this offense and how it affects the children and how it affects himself, and if he has some understanding of how he should comport himself when he has contact with his children, specifically [his son]. And perhaps, if [his son's] counselors
concur that supervised contact makes sense, then perhaps the condition of probation can be amended to allow for that. But given what I know now, we're nowhere near there especially when -- in light of the letter that [Collins's counselor] sent to Mr. Collins.
[¶8] Collins appeals the court's order.
[¶9] As his central challenge to the court's order foreclosing contact with his son absent specific judicial approval, Collins argues that the court abused its discretion because, he contends, the evidence did not warrant that restriction, and because the District Court, in a collateral parenting action, had already allowed him to have supervised contact with his son.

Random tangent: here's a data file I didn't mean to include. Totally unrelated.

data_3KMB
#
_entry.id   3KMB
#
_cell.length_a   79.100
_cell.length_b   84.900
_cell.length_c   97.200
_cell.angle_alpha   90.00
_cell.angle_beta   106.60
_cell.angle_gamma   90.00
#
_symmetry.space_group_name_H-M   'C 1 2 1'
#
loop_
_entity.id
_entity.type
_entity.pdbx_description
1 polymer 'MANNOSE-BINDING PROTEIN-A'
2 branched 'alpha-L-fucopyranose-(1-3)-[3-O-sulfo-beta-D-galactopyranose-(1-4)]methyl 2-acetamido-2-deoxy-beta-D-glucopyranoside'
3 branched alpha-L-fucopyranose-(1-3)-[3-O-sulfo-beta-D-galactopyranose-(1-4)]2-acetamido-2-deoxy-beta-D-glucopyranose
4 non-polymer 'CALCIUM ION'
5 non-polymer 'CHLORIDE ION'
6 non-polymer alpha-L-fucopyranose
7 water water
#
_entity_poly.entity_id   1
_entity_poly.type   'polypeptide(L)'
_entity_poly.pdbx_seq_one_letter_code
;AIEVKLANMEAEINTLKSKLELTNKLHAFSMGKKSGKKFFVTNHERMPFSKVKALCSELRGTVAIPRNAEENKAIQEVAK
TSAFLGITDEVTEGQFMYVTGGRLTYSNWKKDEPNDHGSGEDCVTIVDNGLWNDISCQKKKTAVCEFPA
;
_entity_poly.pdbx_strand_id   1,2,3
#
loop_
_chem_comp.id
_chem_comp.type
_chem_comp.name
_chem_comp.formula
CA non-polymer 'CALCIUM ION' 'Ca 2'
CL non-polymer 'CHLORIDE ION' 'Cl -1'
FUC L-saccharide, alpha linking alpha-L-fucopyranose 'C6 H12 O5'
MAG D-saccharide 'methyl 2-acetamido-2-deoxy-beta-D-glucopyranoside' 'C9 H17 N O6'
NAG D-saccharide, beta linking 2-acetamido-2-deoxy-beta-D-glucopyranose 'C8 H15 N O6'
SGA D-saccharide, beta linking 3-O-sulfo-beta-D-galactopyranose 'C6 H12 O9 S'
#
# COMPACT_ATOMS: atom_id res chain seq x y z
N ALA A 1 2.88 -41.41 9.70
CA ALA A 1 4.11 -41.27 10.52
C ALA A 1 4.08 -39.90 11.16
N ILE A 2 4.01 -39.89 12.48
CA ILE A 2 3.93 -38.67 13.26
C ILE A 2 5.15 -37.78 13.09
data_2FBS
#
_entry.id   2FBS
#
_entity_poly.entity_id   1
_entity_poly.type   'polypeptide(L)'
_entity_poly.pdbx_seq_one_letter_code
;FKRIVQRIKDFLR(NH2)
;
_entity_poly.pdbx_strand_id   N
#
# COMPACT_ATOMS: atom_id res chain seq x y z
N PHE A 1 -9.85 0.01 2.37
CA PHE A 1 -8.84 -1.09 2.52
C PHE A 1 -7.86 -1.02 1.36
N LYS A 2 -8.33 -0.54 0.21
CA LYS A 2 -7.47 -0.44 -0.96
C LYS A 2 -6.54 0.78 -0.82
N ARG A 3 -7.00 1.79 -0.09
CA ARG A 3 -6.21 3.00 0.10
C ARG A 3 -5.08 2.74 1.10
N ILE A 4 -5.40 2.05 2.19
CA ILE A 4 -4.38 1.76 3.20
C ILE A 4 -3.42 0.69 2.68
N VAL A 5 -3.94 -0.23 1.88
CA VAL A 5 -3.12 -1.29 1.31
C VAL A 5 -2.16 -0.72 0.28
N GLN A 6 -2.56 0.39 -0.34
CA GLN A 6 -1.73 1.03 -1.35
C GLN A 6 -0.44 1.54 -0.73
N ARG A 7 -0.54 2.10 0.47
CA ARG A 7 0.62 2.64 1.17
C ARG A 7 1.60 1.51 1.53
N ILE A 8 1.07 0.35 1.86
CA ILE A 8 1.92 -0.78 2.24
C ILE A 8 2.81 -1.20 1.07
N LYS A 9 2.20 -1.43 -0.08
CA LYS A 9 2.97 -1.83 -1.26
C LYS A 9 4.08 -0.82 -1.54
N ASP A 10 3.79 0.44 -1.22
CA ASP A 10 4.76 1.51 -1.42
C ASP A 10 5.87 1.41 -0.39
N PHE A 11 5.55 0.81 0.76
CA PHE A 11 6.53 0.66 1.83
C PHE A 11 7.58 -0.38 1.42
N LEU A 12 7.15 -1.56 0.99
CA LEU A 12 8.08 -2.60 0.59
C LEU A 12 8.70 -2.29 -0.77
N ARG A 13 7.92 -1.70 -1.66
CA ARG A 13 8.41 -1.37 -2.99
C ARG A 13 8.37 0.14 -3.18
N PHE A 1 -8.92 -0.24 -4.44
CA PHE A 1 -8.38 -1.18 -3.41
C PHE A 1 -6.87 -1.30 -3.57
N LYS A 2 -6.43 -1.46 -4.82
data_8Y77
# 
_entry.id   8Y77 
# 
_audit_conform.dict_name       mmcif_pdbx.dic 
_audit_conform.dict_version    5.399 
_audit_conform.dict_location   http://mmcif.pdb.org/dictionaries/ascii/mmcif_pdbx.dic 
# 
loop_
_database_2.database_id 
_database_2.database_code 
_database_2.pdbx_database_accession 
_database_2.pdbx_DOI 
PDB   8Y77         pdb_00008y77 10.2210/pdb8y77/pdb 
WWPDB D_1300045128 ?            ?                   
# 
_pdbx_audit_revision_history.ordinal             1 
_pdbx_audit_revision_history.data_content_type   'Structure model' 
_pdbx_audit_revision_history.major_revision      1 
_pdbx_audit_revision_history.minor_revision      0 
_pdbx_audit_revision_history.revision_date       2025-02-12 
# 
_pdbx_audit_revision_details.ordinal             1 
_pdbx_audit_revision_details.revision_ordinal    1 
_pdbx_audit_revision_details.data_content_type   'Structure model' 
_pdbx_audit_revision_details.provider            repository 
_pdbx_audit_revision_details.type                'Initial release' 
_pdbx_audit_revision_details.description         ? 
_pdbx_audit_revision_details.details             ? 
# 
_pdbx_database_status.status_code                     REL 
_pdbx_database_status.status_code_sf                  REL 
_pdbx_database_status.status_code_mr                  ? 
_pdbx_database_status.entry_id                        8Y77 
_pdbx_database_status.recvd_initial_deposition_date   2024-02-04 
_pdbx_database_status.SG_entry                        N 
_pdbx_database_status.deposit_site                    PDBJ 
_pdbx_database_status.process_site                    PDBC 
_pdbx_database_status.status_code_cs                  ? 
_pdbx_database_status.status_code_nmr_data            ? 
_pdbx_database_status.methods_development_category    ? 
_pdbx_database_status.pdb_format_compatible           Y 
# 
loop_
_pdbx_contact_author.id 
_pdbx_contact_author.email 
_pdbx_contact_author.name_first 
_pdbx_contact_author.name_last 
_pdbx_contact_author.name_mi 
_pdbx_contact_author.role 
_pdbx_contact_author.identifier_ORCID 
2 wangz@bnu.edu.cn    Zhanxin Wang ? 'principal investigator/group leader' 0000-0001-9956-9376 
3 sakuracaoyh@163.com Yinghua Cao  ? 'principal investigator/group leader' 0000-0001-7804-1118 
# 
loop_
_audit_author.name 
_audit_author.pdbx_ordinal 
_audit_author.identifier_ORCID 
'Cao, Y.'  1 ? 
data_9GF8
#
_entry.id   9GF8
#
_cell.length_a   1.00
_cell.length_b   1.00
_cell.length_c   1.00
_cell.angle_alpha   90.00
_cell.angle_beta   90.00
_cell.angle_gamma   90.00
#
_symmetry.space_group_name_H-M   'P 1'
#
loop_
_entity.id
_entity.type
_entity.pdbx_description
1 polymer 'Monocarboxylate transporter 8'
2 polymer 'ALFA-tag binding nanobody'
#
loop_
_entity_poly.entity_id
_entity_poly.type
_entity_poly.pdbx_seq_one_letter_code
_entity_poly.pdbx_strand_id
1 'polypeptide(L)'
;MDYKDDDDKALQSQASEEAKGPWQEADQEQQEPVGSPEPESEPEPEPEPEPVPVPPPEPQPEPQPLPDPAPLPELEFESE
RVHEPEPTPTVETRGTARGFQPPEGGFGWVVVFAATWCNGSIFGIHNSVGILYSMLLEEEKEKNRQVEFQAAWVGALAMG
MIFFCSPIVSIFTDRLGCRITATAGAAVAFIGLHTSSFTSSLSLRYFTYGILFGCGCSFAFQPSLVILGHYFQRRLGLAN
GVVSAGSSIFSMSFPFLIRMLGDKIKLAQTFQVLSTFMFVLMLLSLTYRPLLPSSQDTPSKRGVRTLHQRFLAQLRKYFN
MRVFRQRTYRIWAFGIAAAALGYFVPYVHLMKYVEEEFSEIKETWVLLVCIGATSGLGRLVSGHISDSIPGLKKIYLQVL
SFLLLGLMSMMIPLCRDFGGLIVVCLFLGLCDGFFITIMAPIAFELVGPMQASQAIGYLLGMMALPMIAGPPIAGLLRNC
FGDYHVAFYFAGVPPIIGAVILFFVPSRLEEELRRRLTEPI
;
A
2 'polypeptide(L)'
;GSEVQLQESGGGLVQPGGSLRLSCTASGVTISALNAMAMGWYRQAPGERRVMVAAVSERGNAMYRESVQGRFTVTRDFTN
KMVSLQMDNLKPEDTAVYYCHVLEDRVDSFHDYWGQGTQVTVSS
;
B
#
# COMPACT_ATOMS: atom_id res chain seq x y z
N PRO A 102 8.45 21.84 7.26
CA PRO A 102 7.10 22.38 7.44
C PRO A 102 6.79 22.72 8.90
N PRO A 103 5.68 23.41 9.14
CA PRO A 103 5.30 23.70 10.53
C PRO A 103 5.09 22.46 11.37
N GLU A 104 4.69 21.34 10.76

[¶10] The Legislature has given the courts a broad range of dispositional authority when adjudicating motions to modify conditions of probation:
During the period of probation specified in the sentence . .., and upon application of a person on probation or the person's probation officer, or upon its own motion, the court may, after a hearing . .., modify the requirements imposed by the court . .., add further requirements authorized by section 1204 or relieve the person on probation of any requirement imposed by the court . . . that, in its opinion, imposes on the person an unreasonable burden.